Item description for Curie (Life & Times) (Life&Times) by Sarah Dry & Sabine Seifer...
Marie Curie (1867-1934) was not only the first woman to win the Nobel Prize -- she won two. For many years the scientific establishment in Paris neglected her work, but in 1903, with her husband Pierre and Henri Becquerel, she won the Nobel Prize for Physics for their pioneering work in the field of radioactivity. Eight years later, she was awarded the Nobel Prize for Chemistry for her discovery of Radium and Polonium. Sarah Dry offers a picture of a more dynamic and politically engaged Curie than the isolated genius of popular memory. This biography includes an essay by Sabine Seifert on the life of Marie Curie's little-recognized daughter and coworker, Irene Joliot-Curie, who was also awarded the Nobel Prize for Chemistry in 1936.
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Est. Packaging Dimensions: Length: 0.5" Width: 5.25" Height: 7.75" Weight: 0.6 lbs.
Release Date Apr 1, 2005
Publisher Haus Publishing
ISBN 1904341292 ISBN13 9781904341291
Availability 1 units. Availability accurate as of Jan 17, 2017 07:24.
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More About Sarah Dry & Sabine Seifer
Sarah Dry is a Research Officer at the STEPS Centre. She received her PhD in history of science from the University of Cambridge in 2006. Her research interests include the history of Victorian meteorology and 20th century radiation, and contemporary health policy.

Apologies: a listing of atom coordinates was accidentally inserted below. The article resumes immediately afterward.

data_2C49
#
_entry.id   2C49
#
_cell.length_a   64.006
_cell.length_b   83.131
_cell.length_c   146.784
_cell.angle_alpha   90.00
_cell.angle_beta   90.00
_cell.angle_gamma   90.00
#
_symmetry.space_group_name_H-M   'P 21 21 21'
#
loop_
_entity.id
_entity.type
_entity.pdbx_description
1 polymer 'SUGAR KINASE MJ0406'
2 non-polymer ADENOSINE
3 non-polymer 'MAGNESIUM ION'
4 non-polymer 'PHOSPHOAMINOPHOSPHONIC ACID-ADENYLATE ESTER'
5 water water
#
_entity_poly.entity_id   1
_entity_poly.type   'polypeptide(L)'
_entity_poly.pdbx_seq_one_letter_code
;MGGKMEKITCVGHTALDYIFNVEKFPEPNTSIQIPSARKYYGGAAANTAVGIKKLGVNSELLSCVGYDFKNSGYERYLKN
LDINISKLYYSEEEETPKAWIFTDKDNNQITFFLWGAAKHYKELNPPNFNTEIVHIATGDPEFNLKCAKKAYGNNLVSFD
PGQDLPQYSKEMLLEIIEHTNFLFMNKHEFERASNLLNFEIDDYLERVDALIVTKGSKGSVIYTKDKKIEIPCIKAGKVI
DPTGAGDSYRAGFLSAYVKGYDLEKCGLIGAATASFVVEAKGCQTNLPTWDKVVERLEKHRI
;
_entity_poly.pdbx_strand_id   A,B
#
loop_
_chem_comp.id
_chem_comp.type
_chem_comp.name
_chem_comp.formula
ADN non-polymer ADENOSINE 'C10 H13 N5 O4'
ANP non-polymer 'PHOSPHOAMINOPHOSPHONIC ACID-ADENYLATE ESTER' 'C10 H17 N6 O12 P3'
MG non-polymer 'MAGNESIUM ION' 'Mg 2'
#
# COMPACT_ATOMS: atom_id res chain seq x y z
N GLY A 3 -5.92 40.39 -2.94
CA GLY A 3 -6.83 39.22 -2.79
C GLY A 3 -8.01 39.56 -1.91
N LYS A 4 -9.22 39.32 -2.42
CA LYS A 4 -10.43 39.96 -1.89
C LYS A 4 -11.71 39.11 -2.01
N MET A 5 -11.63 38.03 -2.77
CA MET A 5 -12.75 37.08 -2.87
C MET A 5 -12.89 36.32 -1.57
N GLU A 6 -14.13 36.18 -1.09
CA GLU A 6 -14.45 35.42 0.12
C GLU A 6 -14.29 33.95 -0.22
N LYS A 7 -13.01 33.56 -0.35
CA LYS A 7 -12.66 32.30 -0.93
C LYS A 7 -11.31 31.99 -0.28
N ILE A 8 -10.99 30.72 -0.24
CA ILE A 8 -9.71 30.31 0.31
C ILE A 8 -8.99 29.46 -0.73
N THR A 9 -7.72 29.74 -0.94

Reviews - What do customers think about Curie (Life & Times) (Life&Times)?
Curie Jun 7, 2008
Well written and edited. Comprehensive yet succinct. Relevant photos. Essay about Irene an excellent feature.
Madame Curie: Polish Patriot and Scientist Jun 15, 2005
This book goes beyond discussing the scientific achievements of Marie Curie, as well as the many tragedies she had to go through in life. It also focuses on her early life as a young Polish patriot under the oppressive heel of Russian rule. The young Curie describes attending a kulig, a traditional Polish sleigh party that was recognizably an act of resistance against Russian cultural domination. As a schoolgirl, the Marie Curie would walk to Saxony Square in Warsaw and spit on the obelisk set up by the Russia tsar. When she was older, Curie attended the "Floating University", an underground academy that held secret classes in living rooms and meeting halls. Not mentioned is the fact that the "floating university" was revived after the Germans conquered Poland during WWII and abolished all higher learning for Poles. A stirring read!